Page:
Detroit school mistress and her son, who had stood before kings,
remains hidden in the privacy of their own memories.
Homecoming Greatest in History.
A moment later he came down the gangplank and set foot
on the soil of his native land, to such a homecoming as never had
been accorded an American before. Flags, bands, cheers—flags,
bands, cheers—all the way over old Pennsylvania avenue, down
which the triumphal processions of so many of the Nation’s heroes
have passed of yore, there was a continual repetition of these
expressions of America’s jubilation over her heroic boy.
Princes and captains and kings have honored Lindbergh dur
ing these past two weeks, but the tribute today was of a tenderer
sort —the welcome of home folks.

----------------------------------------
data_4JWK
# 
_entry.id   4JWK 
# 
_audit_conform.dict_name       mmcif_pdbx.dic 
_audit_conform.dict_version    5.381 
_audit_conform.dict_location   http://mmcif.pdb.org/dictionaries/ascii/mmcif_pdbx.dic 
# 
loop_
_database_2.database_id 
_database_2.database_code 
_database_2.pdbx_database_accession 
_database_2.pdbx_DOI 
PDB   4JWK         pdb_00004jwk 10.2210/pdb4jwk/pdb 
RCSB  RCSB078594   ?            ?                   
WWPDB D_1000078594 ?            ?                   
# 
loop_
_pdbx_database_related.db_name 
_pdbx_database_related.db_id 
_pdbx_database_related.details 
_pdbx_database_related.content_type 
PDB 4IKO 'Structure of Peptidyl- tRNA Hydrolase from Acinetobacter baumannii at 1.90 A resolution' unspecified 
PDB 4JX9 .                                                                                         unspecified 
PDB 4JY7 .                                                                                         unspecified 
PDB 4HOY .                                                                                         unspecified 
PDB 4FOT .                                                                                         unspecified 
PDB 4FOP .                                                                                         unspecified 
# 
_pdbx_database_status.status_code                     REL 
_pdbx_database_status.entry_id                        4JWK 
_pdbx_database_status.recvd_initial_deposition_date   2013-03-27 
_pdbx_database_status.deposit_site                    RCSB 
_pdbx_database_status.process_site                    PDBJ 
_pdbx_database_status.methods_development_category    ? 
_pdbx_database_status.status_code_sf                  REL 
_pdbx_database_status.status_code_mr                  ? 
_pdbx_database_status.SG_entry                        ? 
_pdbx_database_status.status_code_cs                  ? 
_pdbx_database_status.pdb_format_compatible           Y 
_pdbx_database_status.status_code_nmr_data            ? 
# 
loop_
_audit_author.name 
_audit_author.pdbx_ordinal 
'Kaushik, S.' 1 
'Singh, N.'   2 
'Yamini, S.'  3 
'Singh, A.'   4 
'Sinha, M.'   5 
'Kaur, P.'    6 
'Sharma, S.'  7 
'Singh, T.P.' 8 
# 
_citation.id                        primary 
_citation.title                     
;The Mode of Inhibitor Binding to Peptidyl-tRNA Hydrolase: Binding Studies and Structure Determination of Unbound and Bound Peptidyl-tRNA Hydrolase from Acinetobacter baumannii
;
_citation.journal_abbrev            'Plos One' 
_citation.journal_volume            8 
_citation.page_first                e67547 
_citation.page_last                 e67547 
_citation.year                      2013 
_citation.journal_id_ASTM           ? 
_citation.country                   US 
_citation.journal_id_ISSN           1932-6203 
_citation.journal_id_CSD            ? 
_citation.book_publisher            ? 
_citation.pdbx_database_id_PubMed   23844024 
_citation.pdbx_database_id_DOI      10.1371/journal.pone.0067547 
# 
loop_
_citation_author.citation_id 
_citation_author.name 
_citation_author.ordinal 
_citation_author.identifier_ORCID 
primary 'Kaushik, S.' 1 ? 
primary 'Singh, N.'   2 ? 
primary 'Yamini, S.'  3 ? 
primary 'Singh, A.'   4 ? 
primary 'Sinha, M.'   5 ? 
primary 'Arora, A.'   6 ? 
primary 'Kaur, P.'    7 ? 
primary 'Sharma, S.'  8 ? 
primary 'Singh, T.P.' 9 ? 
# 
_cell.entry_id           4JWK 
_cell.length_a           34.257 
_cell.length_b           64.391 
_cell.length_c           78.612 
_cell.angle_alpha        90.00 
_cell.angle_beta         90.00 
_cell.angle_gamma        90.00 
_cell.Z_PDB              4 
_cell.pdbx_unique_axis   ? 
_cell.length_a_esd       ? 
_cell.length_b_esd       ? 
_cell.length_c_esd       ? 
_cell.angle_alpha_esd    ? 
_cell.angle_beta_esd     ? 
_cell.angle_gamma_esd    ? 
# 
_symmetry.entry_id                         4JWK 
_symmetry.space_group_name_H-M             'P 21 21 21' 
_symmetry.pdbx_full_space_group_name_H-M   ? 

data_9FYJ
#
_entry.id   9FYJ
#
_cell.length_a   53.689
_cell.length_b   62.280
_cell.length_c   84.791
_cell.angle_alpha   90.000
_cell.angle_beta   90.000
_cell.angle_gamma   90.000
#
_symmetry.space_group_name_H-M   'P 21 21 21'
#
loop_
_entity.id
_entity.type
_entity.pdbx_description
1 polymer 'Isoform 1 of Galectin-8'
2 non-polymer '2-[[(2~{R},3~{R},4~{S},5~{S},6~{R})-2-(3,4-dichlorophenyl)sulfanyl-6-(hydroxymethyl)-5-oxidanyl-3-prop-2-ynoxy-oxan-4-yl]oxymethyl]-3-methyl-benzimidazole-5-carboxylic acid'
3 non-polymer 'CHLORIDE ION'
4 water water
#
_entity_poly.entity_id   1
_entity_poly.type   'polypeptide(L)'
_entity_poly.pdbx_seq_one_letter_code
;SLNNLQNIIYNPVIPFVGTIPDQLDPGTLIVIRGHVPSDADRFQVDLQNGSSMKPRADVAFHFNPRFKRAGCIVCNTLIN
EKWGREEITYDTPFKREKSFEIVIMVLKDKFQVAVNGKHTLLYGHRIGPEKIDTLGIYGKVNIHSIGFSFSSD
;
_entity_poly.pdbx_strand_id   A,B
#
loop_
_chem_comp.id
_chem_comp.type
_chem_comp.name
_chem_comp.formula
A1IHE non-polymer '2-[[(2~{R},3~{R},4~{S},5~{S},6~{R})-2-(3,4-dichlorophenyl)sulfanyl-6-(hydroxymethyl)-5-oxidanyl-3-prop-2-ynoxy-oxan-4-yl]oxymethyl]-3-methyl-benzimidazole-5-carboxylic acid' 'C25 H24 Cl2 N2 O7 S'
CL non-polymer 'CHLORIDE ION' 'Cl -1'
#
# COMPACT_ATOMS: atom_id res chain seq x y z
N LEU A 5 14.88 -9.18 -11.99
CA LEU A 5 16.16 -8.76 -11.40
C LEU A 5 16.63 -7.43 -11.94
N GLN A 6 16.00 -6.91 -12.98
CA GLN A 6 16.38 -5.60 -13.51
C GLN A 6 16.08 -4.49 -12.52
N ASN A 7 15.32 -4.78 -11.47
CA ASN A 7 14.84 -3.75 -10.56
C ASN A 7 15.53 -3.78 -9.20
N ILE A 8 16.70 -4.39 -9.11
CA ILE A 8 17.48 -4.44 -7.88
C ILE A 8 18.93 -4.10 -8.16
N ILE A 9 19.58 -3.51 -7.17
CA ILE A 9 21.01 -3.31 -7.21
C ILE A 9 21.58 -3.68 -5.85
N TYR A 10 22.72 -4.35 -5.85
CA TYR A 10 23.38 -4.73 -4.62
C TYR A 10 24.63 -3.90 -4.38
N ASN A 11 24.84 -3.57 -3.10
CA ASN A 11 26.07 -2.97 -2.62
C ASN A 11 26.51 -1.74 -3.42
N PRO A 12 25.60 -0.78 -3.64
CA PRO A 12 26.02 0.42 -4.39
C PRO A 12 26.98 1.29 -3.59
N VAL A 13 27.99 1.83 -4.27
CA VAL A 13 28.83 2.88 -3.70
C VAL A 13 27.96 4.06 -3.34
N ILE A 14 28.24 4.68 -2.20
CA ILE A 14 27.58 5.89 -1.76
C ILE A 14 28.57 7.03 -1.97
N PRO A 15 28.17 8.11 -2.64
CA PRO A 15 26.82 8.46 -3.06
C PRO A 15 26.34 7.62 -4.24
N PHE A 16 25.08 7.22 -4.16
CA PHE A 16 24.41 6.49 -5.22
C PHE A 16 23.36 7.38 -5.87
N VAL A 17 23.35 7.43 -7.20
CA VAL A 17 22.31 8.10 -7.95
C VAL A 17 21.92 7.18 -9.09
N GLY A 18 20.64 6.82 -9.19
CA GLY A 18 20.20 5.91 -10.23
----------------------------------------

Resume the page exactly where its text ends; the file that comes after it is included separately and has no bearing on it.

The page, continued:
The procession to the Monument Grounds was a continuous
roaring ovation. Deafening cheers arose all the way as the car
bearing Col. Lindbergh and his mother, seated together in the
back seat, passed by.
John Hays Hammond, chairman of the local reception com
mittee, rode in the front seat. The crowds grew denser as the
hero’s car and its guard of honor approached the Monument
Grounds, where a densely packed mass of enthusiastic humanity
awaited for the great moment of the welcoming.
Col. Lindbergh was welcomed home on the Monument Grounds
by President Coolidge as “an illustrious citizen of our Republic, a
conqueror of the air and strengthener of the ties which bind us to
our sister nations across the sea.”
President Bestows Medal.
Promptly at 12:43 the President and Mrs. Coolidge appeared
on the stand, standing while the Army Band massed in front of
i the stand played the National Anthem. While waiting the arrival
of the guest of honor, the President and Mrs. Coolidge visited with
cabinet members and their wives, including Secretary of State
Kellogg and Mrs. Kellogg, Secretary Mellon of the Treasury, Sec